Children receive one copy of each paired chromosome from each parent. It follows that if one parent has two copies of a dominant gene, every one of their children will receive at least one copy, regardless of what the other parent has. All children of this mother and father will have brown eyes, if even one parent has two brown eye alleles, and even if the other parent has two blue eye alleles.
If both parents have one brown and one blue allele, then for any particular child, there's a 1 in 4 chance of receiving two brown alleles, a 1 in 4 chance of receiving two blue alleles (the only case that will result in blue eyes), and a 2 in 4 chance of receiving one brown and one blue allele (hence brown eyes). If one parent has blue eyes, and the other has both a brown and a blue allele, then the odds are 50/50 for each of their children to have either brown or blue eyes. So if one or both parents have brown eyes, it's possible for them to have blue-eyed children. But when both parents have blue eyes, so all of their alleles are for blue eyes, all of their children will have blue eyes. In that case, if any child has brown eyes, it must be the case that one parent – most likely the male – is not the biological parent. Oops.
So a blue-eyed man has an interesting advantage over men with brown eyes – a very dependable way of knowing that he is not the father of a particular child, provided he mates with a blue-eyed woman. Further, a blue-eyed man who regards blue-eyed women as more attractive than women of other eye colors is more likely to mate with blue-eyed women. And so such a blue-eyed man has a selective advantage over other blue-eyed men who have no such preference (or a preference for brown-eyed women).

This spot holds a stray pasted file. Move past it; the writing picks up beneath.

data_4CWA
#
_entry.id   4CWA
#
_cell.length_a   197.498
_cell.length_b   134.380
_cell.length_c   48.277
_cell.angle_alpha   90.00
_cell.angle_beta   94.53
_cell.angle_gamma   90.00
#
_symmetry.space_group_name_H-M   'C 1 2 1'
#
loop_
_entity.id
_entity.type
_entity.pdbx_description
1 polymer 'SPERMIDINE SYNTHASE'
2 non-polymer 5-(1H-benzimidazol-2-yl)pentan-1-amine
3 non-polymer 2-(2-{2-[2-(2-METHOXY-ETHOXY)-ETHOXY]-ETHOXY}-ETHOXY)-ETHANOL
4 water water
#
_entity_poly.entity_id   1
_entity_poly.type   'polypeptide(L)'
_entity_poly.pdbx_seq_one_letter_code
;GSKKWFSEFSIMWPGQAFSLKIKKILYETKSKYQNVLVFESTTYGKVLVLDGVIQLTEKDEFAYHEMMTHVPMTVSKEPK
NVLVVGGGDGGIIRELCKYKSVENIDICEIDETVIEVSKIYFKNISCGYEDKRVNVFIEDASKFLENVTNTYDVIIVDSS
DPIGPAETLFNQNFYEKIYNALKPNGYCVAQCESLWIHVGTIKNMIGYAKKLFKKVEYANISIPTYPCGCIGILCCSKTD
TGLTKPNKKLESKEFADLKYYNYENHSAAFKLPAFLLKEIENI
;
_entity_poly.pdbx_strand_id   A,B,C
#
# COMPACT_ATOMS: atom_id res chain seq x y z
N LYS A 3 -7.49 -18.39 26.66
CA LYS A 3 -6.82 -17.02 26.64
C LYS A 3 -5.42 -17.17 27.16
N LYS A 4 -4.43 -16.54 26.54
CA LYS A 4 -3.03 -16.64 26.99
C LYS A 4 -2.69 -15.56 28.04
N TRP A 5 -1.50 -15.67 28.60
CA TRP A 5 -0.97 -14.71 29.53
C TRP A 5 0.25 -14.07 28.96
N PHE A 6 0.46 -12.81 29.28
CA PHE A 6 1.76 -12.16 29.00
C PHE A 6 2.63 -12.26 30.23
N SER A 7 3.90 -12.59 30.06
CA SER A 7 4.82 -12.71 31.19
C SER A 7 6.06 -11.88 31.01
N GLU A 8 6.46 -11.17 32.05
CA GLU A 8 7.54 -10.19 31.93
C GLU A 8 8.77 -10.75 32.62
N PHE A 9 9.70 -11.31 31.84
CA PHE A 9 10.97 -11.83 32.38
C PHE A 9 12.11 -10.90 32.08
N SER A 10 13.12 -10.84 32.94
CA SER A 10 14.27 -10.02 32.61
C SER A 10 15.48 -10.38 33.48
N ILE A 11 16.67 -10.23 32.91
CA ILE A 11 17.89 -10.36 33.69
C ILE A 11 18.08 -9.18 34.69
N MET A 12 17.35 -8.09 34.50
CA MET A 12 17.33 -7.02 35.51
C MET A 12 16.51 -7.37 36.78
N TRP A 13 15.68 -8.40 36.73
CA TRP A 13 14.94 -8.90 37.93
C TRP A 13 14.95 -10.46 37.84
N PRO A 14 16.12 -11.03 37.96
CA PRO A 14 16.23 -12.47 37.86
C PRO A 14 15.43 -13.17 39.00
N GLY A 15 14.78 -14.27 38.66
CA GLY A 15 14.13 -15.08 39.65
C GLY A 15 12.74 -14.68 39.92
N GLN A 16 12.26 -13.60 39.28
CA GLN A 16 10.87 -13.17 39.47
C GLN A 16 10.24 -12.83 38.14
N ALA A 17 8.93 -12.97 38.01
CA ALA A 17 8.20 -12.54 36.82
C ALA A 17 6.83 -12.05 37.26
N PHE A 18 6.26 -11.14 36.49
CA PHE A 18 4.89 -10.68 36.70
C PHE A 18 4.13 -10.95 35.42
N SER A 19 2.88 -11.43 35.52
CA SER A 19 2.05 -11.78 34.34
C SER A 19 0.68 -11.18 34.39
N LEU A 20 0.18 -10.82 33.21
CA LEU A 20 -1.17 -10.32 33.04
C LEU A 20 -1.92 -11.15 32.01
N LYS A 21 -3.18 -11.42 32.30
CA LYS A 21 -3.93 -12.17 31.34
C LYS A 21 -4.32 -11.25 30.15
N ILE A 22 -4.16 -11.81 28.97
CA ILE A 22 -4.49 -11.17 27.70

This would be advantageous, at least in prehistoric times, if in addition such a man was less inclined to provide for a child without blue eyes – even if there was no conscious recognition that the child could not be his own. Some recent research has indicated that blue-eyed men sometimes actually, if unconsciously, do have a tendency to regard blue-eyed women as more "attractive", and hence (presumably) are more likely to choose them as mates:
Blue Eyes -- A Clue To Paternity
Eighty-eight male and female students were asked to rate facial attractiveness of models on a computer. The pictures were close-ups of young adult faces, unfamiliar to the participants. The eye color of each model was manipulated, so that for each model's face two versions were shown, one with the natural eye color (blue/brown) and another with the other color (brown/blue). The participants' own eye color was noted.
Both blue-eyed and brown-eyed women showed no difference in their preferences for male models of either eye color. Similarly, brown-eyed men showed no preference for either blue-eyed or brown-eyed female models. However, blue-eyed men rated blue-eyed female models as more attractive than brown-eyed models.
Since a mother almost always can be sure a given child is hers (except for rare events like accidental switching of infants), a mechanism that provides a way to recognize that a child isn't her own provides little additional advantage. And so, blue-eyed women do not have an evolutionary advantage from a tendency to regard blue-eyed men as more attractive than others. So they do not, in fact, have that tendency.
If you're looking around for an example of specific, and unexpected, behavior for which evolutionary psychology offers the simplest explanation, this may be a good choice.
Update 8/3/08: There is more recent news on this subject here and here.
Tags: biology, evolutionary theory, evolutionary psychology, eye color, blue eyes
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